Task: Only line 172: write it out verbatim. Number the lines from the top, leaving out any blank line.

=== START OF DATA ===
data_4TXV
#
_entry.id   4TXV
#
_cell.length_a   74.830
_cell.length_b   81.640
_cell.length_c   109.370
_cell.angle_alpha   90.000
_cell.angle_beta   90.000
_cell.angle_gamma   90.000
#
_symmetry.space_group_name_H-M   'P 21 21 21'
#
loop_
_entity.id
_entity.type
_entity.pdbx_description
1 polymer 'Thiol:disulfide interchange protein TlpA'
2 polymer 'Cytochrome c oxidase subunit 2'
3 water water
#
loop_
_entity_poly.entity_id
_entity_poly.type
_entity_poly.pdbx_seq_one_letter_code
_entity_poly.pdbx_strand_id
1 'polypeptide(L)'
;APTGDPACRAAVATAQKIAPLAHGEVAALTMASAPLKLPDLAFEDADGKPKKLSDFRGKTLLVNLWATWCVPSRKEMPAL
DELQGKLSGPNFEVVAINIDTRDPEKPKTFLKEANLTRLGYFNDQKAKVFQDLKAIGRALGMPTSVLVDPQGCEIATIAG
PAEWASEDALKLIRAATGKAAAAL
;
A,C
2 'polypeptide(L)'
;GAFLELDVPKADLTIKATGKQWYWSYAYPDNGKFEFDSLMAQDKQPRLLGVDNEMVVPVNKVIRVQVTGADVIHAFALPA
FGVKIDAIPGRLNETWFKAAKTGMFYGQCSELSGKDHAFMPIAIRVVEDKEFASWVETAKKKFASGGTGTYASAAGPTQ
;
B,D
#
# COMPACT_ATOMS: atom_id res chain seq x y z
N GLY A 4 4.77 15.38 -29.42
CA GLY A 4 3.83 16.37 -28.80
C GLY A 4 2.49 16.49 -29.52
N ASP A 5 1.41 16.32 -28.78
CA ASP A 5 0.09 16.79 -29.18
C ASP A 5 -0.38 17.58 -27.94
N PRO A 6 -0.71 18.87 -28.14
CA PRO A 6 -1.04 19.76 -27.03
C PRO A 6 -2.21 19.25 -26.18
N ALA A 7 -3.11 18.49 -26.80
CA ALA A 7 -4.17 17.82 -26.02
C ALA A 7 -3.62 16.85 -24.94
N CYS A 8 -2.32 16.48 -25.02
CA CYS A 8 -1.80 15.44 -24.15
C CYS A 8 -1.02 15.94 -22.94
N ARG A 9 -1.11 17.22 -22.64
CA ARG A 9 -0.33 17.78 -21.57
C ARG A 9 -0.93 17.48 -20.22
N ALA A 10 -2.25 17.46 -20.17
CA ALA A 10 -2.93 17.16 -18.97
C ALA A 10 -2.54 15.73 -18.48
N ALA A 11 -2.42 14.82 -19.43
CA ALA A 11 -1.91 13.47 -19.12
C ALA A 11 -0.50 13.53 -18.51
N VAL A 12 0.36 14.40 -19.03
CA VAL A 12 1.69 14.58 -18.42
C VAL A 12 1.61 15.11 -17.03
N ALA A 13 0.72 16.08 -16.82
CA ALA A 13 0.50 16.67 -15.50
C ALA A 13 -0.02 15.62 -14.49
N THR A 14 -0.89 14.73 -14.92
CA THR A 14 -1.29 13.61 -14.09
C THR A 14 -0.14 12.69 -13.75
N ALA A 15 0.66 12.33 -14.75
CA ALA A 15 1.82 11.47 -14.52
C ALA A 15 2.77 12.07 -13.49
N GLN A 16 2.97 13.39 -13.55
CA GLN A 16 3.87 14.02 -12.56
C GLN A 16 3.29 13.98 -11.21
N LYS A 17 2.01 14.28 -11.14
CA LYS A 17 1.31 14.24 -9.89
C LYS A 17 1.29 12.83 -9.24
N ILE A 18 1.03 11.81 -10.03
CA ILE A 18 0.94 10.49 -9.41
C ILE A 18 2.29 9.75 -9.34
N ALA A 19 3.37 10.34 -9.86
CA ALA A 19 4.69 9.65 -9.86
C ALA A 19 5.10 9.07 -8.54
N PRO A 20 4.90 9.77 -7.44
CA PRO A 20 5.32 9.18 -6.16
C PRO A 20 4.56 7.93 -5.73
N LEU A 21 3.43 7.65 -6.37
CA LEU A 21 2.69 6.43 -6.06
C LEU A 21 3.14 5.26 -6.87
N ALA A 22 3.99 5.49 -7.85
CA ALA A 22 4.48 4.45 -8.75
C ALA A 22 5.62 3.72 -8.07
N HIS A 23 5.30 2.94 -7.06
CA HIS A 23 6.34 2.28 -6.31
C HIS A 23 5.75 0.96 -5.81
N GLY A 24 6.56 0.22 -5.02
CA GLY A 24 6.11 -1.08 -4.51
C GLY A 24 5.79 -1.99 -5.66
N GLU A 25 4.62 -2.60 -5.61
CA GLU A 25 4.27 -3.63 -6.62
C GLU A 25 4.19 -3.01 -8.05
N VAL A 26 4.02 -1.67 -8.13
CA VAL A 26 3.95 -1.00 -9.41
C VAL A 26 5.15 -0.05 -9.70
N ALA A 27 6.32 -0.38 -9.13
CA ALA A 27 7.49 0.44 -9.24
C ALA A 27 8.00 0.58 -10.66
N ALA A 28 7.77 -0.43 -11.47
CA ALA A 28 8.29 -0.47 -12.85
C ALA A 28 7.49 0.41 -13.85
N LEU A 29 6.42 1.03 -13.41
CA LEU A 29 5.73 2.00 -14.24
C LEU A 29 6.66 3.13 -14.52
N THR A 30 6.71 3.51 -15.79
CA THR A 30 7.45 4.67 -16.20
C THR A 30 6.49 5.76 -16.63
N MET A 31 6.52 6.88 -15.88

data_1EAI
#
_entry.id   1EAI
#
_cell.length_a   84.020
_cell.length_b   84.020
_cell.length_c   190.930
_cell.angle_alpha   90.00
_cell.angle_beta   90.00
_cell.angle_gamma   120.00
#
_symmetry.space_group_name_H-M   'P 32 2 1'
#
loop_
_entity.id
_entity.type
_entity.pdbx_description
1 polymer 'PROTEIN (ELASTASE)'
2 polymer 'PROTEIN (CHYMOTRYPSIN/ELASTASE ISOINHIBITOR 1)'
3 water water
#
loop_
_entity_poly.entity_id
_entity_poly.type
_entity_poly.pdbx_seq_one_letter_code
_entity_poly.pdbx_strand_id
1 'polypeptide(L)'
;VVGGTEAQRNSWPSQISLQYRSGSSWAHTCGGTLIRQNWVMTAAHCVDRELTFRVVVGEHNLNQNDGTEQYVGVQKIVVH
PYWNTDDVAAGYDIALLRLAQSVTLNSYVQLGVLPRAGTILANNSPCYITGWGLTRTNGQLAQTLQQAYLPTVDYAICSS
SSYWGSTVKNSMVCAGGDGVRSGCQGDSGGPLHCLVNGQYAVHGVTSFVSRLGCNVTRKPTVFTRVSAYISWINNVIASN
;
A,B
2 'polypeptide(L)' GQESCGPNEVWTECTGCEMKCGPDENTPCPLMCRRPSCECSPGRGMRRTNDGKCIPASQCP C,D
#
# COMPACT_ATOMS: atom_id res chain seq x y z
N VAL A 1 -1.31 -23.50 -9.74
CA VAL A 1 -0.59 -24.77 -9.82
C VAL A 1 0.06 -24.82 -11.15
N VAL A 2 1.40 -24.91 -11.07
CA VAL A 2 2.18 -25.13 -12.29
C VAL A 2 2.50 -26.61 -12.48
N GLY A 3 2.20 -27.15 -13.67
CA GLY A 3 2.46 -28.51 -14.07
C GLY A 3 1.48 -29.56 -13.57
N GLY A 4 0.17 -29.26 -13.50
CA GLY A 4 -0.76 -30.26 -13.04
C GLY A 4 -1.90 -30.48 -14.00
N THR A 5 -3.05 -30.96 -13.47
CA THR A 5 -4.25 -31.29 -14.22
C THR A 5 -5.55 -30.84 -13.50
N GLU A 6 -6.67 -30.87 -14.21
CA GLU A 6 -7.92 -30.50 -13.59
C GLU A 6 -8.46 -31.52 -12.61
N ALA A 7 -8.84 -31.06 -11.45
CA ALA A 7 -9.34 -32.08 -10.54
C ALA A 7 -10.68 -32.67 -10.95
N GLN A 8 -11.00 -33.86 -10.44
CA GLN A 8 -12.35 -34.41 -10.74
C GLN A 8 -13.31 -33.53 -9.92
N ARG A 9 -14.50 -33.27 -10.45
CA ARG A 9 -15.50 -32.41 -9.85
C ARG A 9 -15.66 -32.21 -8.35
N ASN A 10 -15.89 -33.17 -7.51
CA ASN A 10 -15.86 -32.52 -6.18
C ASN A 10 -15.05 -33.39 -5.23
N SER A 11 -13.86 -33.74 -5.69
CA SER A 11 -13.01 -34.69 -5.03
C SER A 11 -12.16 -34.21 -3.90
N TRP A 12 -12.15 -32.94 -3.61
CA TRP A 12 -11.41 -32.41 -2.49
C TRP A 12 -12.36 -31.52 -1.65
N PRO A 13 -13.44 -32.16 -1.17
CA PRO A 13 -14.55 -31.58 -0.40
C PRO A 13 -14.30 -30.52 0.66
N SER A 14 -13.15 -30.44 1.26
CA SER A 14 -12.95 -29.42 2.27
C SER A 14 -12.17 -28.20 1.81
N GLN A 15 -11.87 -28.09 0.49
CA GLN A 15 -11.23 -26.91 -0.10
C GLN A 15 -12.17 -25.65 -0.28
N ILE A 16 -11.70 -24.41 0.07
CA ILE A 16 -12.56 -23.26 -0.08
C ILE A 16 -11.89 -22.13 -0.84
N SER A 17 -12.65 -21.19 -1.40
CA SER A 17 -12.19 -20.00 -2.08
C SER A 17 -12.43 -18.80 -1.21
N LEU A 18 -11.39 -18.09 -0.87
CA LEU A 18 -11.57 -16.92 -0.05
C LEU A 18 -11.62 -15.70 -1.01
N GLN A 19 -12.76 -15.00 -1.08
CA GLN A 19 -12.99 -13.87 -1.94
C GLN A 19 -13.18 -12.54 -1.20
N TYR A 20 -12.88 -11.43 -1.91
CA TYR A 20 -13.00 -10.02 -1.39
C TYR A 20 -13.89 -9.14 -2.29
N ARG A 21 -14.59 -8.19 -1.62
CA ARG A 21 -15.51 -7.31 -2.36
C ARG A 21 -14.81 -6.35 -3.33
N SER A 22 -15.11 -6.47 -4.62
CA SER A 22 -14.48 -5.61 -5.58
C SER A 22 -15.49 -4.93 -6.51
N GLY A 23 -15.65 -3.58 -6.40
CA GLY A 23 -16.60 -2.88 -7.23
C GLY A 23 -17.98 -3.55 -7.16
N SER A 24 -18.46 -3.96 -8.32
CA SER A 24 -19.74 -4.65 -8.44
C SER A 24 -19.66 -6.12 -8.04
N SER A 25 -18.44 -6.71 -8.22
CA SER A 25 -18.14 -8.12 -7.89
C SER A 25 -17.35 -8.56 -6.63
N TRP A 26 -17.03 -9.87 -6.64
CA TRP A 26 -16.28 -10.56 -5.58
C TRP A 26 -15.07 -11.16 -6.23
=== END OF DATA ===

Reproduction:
N GLU A 6 -6.67 -30.87 -14.21